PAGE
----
Friday, September 21, 2007

Reasons to be bullish or bearish:


1. 2008 election period timeframe. The administration and the PPT will do what it takes so that George W Bush junior doesn't suffer the fate GB senior did. A slowdown coupled with a lousy market would basically wipe out any chance Republicans might otherwise have had.

2. China Olympics. China induced liquidity in terms of interest rates and an undervalued currency. They'll do their best to ensure an orderly world economy before their big moment in the sun next year. I'm not too sure if the Chinese markets can double from where they are right now. A PE of 110?

3. Fed rate cuts. Historically, stocks have outperformed by a big margin over a 6-12 month period after the fed starts cutting rates.

4. Massive 9:1+ up day the day Fed cut rates.

5. Over the short term, analysts have cut estimates sharply, which should be bullish when companies start reporting next month.


1. Rising 10 year yields. Rising yields often presage declining markets.

2. Margin pressure on companies because of commodity inflation. This might manifest itself towards the latter part of 2008.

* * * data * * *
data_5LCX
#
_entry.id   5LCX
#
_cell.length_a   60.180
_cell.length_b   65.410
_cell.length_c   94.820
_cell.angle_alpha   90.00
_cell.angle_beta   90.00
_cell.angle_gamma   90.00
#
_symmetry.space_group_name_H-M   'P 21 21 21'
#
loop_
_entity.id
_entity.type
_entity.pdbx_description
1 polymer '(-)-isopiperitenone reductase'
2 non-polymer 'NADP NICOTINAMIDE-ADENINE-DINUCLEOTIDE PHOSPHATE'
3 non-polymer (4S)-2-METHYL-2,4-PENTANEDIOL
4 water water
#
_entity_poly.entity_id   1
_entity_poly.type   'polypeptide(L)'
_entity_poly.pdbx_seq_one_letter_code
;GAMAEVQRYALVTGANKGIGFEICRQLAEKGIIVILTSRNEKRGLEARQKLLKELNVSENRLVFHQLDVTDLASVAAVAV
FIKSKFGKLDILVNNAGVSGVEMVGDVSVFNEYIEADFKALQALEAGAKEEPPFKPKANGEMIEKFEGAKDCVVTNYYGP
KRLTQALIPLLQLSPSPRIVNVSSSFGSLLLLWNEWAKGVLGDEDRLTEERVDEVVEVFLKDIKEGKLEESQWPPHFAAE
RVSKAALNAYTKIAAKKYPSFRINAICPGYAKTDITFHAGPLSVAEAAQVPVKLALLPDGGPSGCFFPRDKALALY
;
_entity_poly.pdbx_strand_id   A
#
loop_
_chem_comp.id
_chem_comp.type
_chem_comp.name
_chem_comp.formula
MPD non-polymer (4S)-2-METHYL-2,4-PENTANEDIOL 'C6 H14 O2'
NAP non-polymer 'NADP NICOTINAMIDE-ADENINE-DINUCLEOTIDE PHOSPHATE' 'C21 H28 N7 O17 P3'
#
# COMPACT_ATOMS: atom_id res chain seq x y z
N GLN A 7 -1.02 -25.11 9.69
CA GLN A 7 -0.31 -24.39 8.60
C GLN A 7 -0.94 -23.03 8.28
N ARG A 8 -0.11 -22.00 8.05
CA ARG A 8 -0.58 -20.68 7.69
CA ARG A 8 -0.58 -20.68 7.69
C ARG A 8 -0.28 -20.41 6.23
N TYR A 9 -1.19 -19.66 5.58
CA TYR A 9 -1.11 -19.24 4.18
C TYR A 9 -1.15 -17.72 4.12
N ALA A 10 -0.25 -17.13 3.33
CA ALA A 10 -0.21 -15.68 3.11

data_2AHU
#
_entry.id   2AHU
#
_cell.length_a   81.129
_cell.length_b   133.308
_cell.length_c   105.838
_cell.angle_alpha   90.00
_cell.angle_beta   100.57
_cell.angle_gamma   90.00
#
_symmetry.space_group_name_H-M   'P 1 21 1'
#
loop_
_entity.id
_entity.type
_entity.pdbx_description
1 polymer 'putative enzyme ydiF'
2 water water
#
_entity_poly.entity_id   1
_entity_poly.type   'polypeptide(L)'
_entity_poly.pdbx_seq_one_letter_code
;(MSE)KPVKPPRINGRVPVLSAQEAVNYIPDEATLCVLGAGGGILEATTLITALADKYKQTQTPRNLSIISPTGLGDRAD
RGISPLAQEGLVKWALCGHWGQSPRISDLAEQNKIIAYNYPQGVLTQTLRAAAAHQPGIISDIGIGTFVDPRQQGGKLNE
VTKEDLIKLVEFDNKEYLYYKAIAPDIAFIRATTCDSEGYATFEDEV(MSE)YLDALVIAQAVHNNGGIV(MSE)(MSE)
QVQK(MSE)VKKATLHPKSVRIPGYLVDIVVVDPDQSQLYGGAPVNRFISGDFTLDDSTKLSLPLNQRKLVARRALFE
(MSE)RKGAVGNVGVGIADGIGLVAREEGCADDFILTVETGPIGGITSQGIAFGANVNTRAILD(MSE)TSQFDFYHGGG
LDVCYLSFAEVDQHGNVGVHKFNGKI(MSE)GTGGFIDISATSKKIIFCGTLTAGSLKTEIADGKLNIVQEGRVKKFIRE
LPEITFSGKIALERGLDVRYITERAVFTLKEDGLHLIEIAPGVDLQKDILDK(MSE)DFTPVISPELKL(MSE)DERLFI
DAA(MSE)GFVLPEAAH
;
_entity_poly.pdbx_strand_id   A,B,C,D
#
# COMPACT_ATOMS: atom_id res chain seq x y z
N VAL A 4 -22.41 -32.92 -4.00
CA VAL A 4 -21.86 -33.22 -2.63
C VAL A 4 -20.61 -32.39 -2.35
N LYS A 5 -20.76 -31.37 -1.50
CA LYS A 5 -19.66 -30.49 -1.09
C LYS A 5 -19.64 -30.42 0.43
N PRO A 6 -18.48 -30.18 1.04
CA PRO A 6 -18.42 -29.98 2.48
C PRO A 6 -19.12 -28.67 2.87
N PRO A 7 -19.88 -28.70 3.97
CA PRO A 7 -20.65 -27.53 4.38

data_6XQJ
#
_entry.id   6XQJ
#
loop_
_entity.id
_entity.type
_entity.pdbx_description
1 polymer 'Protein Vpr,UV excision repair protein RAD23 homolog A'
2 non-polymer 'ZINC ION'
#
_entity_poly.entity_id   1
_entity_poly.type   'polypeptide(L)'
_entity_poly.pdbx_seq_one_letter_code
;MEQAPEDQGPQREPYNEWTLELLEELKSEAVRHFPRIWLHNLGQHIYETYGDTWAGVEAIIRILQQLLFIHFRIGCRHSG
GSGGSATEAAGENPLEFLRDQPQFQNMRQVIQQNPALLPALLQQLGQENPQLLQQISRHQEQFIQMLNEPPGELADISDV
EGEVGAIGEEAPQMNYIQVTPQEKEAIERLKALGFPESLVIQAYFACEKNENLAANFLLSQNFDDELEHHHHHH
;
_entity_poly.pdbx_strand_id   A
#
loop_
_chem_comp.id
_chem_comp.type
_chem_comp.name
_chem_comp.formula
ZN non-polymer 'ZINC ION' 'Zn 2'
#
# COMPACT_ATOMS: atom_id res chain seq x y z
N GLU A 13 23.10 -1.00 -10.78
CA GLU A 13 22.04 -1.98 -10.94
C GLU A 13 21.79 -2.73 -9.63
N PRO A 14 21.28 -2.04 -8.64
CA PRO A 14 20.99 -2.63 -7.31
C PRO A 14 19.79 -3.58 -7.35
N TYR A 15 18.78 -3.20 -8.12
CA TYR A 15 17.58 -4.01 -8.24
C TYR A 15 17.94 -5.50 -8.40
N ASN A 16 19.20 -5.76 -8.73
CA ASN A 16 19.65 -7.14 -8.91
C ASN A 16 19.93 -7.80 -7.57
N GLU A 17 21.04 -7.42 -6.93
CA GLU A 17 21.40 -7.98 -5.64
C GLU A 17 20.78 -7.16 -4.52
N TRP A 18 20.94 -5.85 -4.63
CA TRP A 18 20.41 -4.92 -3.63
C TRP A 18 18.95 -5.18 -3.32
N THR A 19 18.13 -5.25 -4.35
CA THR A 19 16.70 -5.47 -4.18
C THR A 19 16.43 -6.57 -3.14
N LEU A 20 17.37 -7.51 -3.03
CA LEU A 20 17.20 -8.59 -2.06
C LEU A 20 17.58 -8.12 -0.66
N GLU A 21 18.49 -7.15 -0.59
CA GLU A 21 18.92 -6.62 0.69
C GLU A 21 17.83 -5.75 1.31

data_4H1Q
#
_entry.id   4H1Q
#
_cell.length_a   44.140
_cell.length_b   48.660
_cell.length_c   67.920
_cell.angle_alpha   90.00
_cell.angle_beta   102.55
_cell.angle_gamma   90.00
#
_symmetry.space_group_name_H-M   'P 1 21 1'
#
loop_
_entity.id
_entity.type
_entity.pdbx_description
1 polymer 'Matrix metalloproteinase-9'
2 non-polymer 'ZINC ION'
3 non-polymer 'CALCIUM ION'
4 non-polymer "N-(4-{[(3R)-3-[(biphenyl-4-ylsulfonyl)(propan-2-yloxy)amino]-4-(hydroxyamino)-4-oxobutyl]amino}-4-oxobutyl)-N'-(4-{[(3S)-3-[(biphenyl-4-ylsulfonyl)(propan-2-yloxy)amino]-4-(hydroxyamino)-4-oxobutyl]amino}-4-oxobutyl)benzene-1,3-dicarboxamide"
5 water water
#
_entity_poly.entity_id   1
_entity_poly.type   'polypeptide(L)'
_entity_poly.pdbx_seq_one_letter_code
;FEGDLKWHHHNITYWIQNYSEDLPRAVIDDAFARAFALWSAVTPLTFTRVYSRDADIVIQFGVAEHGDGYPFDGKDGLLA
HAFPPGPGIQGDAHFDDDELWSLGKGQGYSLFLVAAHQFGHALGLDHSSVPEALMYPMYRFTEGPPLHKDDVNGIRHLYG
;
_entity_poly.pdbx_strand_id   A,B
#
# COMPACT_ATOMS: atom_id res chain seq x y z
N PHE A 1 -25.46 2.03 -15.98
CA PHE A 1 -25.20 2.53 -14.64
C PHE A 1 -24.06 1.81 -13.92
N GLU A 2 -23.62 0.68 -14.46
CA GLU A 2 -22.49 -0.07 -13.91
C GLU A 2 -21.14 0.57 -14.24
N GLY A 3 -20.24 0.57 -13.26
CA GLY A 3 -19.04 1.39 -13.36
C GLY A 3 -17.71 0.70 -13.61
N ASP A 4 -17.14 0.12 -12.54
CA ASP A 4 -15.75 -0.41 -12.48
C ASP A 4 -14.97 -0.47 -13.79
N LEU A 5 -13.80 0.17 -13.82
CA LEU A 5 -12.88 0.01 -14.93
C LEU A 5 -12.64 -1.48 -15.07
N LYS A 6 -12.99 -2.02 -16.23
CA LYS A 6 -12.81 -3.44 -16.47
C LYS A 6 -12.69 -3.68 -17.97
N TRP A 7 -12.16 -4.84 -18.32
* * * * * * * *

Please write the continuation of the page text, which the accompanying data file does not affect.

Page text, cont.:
3. Short term overbought. The markets should experience some profit taking the next week or two.

4. Pre-earnings funk before we hit October. Seasonally a weak time to be invested.

5. Long-term. Wouldn't surprise me if the earnings estimates of the Financials are revised downwards. With the financials contributing 31% of the S&P, how is that bullish for the market?

6. Real-estate induced consumer weakness.

IMHO, Any weakness over the next 2 months would be a great buying opportunity for the next 6-12 months.

Check out the massive 1000 point breakout in the BSE index in India. Indian sensex had been under performing most of 2007. As it breaks out, prepare for BSE 20,000. That's a good indicator of the return of risk appetites. Is this the final hurrah for the Indian markets? Stay tuned for my analysis on market returns in India given current interest rates, rupee valuations, and BPO forecasts.